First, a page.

Department of Justice Report and Recommendations Concerning the Use of Restrictive Housing
United States Department of Justice
Jan 26, 2016

On January 25, 2016, in a transformative and historic step on criminal justice reform, President Obama announced that he will adopt the recommendations in a Justice Department report to reform the use of restrictive housing, including solitary confinement, in our federal prison system. The report also establishes more than 50 “Guiding Principles,” or best practices, designed to serve as a road map for reform as correctional systems across the country confront this issue.  Working alongside other Justice Department components and offices, staff in the Civil Rights Division played a key role in shaping, informing, and contributing to the report. 

§  Just this afternoon [Jan. 26, 2016], Attorney General Loretta E. Lynch, in remarks at the American Correctional Association Winter Conference in New Orleans, highlighted the key findings of the report in her call to reform restrictive housing and solitary confinement practices.  As she explained, “We developed a series of guiding principles that reflect our values and our goals.  For example, we believe that inmates should be housed in the least restrictive setting necessary to ensure their own safety, as well as the safety of staff, other inmates, and the public.  Correctional systems should always be able to clearly articulate why an inmate is in restrictive housing and those reasons should be supported by objective evidence.”

§  The Justice Department released the new report on Monday, outlining a series of “Guiding Principles,” or best practices, for correctional systems across the country and detailed policy recommendations aimed to curtail and limit how the federal prison system uses restrictive housing, including solitary confinement.  The report concluded that, “as a matter of policy, we believe strongly this practice should be used rarely, applied fairly, and subjected to reasonable constraints.”  The recommendations for the Federal Bureau of Prisons (BOP) include ending solitary confinement for juveniles; diverting inmates with serious mental illness to secure mental health units; and discouraging the placement of inmates in any form of restrictive housing during the final 180 days of their prison terms.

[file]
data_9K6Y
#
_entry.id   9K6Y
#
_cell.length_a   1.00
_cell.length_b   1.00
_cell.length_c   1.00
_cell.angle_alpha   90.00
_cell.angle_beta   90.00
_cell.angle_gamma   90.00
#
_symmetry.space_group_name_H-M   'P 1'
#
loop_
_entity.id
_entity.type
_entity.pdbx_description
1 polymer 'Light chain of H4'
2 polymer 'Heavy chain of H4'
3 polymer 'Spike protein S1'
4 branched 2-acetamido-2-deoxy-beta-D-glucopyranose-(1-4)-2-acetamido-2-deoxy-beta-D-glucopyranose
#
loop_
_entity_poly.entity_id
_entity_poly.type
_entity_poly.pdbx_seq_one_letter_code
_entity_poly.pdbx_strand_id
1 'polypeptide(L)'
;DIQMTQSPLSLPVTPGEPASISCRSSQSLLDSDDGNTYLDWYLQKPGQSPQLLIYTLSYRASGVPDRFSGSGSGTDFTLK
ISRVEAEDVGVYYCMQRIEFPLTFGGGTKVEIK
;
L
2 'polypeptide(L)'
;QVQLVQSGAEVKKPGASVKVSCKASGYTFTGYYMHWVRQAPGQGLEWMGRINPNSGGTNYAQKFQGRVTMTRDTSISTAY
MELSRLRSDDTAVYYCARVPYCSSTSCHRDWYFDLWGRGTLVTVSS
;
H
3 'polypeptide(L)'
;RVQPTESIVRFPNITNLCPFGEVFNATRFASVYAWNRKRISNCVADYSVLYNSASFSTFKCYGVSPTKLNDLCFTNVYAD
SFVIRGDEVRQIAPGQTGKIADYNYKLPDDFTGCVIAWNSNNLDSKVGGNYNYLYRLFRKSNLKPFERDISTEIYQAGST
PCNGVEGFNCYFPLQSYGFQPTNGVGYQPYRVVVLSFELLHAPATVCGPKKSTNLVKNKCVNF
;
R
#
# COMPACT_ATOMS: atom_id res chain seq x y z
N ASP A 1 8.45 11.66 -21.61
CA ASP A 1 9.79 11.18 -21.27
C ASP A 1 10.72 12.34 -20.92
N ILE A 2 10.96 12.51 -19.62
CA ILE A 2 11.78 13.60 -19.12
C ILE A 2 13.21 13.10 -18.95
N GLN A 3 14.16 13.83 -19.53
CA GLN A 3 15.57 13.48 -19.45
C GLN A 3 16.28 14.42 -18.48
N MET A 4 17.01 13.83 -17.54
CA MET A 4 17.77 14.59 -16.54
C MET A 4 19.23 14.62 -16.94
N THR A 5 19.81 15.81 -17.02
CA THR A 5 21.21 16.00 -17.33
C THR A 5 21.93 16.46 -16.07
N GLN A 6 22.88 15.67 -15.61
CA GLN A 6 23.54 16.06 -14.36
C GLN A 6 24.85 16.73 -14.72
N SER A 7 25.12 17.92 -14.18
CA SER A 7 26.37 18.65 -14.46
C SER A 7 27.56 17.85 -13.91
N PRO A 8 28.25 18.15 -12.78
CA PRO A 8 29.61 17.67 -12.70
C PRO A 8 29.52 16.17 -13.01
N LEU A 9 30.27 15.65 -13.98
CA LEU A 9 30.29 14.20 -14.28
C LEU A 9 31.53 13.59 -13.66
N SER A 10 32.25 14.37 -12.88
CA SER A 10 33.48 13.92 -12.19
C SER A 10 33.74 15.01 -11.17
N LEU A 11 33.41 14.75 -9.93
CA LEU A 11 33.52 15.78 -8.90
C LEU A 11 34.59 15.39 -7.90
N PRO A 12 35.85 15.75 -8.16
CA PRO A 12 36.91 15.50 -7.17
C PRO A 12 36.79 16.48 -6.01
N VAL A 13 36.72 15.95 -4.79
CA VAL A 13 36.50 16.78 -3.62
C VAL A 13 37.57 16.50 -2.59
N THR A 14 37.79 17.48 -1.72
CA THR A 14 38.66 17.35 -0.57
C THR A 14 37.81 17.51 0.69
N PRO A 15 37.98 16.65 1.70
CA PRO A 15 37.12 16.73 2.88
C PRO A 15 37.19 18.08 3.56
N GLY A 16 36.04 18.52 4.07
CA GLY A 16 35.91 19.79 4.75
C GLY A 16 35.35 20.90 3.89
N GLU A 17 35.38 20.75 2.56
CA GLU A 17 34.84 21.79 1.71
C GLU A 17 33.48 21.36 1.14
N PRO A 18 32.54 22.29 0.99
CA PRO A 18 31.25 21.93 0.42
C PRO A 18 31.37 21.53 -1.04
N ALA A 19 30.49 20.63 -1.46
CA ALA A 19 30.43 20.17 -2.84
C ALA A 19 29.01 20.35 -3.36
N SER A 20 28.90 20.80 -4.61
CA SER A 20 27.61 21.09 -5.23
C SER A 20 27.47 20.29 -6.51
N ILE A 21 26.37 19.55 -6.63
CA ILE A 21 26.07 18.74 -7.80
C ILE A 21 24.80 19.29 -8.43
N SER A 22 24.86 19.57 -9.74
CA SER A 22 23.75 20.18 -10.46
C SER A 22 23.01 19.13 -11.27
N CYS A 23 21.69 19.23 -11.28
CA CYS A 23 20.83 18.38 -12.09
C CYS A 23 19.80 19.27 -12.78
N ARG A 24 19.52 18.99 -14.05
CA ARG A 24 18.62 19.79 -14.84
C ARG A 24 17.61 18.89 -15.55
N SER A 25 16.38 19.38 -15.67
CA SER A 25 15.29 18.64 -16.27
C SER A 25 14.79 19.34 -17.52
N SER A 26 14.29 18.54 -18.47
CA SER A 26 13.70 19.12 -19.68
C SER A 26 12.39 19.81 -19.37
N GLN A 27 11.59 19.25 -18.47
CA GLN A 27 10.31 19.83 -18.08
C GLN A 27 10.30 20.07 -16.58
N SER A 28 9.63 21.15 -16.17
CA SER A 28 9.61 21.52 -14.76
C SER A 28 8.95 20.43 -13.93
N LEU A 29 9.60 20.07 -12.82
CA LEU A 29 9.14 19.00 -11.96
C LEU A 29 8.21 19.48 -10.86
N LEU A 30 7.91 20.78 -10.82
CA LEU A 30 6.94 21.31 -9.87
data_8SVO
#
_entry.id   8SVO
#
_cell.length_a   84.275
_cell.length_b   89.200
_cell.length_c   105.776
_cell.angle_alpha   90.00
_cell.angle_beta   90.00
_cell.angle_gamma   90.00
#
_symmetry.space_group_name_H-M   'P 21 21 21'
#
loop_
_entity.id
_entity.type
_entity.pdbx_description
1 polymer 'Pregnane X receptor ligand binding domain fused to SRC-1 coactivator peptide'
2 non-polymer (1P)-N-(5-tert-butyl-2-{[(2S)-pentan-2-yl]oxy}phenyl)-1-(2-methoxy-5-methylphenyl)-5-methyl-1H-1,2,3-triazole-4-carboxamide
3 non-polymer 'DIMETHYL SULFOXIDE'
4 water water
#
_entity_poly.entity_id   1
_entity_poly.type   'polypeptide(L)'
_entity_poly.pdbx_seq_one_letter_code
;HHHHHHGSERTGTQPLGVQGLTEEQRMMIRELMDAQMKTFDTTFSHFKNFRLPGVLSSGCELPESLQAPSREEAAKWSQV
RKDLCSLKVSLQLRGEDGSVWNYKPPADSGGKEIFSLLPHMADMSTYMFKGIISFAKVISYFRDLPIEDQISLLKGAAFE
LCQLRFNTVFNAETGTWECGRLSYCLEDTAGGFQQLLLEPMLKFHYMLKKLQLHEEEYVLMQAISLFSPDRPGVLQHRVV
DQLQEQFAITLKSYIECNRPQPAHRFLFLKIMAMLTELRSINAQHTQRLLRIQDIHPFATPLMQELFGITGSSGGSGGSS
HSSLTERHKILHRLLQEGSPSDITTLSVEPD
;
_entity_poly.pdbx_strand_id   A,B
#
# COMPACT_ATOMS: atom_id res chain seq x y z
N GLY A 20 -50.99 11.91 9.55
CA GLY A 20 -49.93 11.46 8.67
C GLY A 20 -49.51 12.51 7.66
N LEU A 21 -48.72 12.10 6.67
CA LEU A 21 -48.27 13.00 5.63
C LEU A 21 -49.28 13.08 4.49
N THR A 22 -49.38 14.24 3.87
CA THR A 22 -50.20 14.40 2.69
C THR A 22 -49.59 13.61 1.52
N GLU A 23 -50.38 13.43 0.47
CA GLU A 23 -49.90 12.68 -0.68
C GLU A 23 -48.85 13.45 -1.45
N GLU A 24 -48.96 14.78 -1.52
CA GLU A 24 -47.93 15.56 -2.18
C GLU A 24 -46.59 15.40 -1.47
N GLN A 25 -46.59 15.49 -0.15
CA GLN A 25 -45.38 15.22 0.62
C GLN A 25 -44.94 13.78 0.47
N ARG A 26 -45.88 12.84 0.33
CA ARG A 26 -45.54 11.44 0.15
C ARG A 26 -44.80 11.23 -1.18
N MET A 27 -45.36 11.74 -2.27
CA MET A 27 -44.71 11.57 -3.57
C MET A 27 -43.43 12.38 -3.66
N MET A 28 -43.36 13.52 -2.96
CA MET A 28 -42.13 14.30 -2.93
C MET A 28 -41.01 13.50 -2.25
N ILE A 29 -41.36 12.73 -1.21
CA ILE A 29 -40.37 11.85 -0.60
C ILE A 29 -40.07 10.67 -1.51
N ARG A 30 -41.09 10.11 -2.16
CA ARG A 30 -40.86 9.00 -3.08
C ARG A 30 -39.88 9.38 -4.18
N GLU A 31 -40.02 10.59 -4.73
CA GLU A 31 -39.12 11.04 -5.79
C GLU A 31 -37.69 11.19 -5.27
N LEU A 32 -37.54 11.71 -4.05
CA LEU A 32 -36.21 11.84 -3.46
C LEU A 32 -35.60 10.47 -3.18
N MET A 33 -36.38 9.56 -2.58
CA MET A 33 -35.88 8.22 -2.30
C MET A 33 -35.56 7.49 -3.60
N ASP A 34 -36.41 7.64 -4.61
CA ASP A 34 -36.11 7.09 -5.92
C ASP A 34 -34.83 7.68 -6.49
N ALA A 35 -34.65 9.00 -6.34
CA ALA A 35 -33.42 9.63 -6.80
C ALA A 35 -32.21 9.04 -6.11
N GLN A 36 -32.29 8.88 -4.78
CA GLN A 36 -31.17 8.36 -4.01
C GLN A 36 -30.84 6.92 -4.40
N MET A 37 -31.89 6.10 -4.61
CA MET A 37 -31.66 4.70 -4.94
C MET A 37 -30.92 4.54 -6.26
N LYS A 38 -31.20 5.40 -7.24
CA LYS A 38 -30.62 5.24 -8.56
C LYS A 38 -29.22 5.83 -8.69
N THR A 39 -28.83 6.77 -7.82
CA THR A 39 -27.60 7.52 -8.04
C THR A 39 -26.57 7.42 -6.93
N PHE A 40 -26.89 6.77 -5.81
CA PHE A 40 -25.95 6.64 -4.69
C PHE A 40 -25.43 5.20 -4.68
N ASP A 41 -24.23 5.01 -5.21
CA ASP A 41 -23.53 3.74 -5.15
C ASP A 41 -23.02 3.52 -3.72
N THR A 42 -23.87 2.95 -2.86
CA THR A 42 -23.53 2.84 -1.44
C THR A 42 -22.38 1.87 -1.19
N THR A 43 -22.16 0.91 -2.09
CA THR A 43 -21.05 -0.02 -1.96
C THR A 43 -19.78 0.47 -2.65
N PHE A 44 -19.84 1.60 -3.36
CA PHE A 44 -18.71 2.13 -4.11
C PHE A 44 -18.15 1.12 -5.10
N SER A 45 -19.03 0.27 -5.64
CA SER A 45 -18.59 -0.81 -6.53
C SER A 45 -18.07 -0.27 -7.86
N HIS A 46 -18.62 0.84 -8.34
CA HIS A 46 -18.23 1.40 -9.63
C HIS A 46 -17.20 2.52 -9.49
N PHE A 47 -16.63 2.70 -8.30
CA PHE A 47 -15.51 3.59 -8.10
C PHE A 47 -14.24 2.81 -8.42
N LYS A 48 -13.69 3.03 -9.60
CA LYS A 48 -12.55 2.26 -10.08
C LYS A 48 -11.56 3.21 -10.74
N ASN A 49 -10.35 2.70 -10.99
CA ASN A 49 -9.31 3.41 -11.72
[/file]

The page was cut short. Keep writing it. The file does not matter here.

§  In Washington Post op-ed, President Obama announced that he would adopt the Justice Department’s recommendations to reform the federal prison system.  He wrote, “How can we subject prisoners to unnecessary solitary confinement, knowing its effects, and then expect them to return to our communities as whole people?  It doesn’t make us safer.  It’s an affront to our common humanity.”

§  In a blog post, head of the Civil Rights Division Vanita Gupta wrote that, “we must change our approach and view solitary confinement as a last resort to protect public safety rather than a first response to inflict punishment.”  She also highlighted the Division’s investigations into restrictive housing practices dealing with severely mentally ill inmates in Pennsylvania and juveniles in Ohio as examples of cases that “demonstrate the urgent need for a fundamental shift in how we use and apply solitary confinement.”

§  A White House Fact Sheet highlighted the announcement and summarized key details from the Department’s report.


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